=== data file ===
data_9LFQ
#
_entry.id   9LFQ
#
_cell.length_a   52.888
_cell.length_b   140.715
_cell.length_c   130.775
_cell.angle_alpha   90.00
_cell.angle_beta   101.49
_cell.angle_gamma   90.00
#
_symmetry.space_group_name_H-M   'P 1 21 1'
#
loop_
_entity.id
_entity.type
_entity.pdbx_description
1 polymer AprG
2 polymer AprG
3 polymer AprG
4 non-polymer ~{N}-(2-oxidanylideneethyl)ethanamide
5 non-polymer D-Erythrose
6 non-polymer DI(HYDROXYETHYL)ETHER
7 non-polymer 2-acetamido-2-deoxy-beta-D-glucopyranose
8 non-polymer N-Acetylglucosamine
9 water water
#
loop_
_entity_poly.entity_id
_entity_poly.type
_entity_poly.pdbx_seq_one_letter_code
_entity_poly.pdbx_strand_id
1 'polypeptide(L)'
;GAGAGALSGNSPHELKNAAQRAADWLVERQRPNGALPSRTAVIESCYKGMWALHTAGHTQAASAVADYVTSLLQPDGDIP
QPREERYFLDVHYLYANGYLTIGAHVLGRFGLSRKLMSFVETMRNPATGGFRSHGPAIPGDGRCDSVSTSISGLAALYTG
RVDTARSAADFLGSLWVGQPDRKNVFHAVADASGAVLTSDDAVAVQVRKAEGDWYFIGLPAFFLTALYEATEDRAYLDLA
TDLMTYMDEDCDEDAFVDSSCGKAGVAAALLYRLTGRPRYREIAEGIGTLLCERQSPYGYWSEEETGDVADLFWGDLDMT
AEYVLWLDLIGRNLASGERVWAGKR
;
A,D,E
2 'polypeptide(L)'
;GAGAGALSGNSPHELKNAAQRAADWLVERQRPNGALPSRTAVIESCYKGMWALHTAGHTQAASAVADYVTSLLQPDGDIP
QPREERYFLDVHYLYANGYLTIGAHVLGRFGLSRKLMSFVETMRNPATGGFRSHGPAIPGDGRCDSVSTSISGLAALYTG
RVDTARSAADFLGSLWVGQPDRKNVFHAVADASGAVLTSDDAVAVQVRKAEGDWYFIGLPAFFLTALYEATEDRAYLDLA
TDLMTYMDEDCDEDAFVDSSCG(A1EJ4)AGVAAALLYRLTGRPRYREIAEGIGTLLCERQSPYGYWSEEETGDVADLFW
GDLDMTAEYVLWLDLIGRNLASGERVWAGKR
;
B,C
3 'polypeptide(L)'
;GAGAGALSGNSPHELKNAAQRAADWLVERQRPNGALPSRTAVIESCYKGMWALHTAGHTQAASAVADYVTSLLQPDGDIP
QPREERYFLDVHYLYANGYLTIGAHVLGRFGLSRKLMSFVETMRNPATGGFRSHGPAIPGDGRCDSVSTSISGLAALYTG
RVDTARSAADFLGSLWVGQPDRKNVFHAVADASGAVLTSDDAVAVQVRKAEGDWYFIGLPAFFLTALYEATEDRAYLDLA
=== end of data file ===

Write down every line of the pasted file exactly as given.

data_9LFQ
#
_entry.id   9LFQ
#
_cell.length_a   52.888
_cell.length_b   140.715
_cell.length_c   130.775
_cell.angle_alpha   90.00
_cell.angle_beta   101.49
_cell.angle_gamma   90.00
#
_symmetry.space_group_name_H-M   'P 1 21 1'
#
loop_
_entity.id
_entity.type
_entity.pdbx_description
1 polymer AprG
2 polymer AprG
3 polymer AprG
4 non-polymer ~{N}-(2-oxidanylideneethyl)ethanamide
5 non-polymer D-Erythrose
6 non-polymer DI(HYDROXYETHYL)ETHER
7 non-polymer 2-acetamido-2-deoxy-beta-D-glucopyranose
8 non-polymer N-Acetylglucosamine
9 water water
#
loop_
_entity_poly.entity_id
_entity_poly.type
_entity_poly.pdbx_seq_one_letter_code
_entity_poly.pdbx_strand_id
1 'polypeptide(L)'
;GAGAGALSGNSPHELKNAAQRAADWLVERQRPNGALPSRTAVIESCYKGMWALHTAGHTQAASAVADYVTSLLQPDGDIP
QPREERYFLDVHYLYANGYLTIGAHVLGRFGLSRKLMSFVETMRNPATGGFRSHGPAIPGDGRCDSVSTSISGLAALYTG
RVDTARSAADFLGSLWVGQPDRKNVFHAVADASGAVLTSDDAVAVQVRKAEGDWYFIGLPAFFLTALYEATEDRAYLDLA
TDLMTYMDEDCDEDAFVDSSCGKAGVAAALLYRLTGRPRYREIAEGIGTLLCERQSPYGYWSEEETGDVADLFWGDLDMT
AEYVLWLDLIGRNLASGERVWAGKR
;
A,D,E
2 'polypeptide(L)'
;GAGAGALSGNSPHELKNAAQRAADWLVERQRPNGALPSRTAVIESCYKGMWALHTAGHTQAASAVADYVTSLLQPDGDIP
QPREERYFLDVHYLYANGYLTIGAHVLGRFGLSRKLMSFVETMRNPATGGFRSHGPAIPGDGRCDSVSTSISGLAALYTG
RVDTARSAADFLGSLWVGQPDRKNVFHAVADASGAVLTSDDAVAVQVRKAEGDWYFIGLPAFFLTALYEATEDRAYLDLA
TDLMTYMDEDCDEDAFVDSSCG(A1EJ4)AGVAAALLYRLTGRPRYREIAEGIGTLLCERQSPYGYWSEEETGDVADLFW
GDLDMTAEYVLWLDLIGRNLASGERVWAGKR
;
B,C
3 'polypeptide(L)'
;GAGAGALSGNSPHELKNAAQRAADWLVERQRPNGALPSRTAVIESCYKGMWALHTAGHTQAASAVADYVTSLLQPDGDIP
QPREERYFLDVHYLYANGYLTIGAHVLGRFGLSRKLMSFVETMRNPATGGFRSHGPAIPGDGRCDSVSTSISGLAALYTG
RVDTARSAADFLGSLWVGQPDRKNVFHAVADASGAVLTSDDAVAVQVRKAEGDWYFIGLPAFFLTALYEATEDRAYLDLA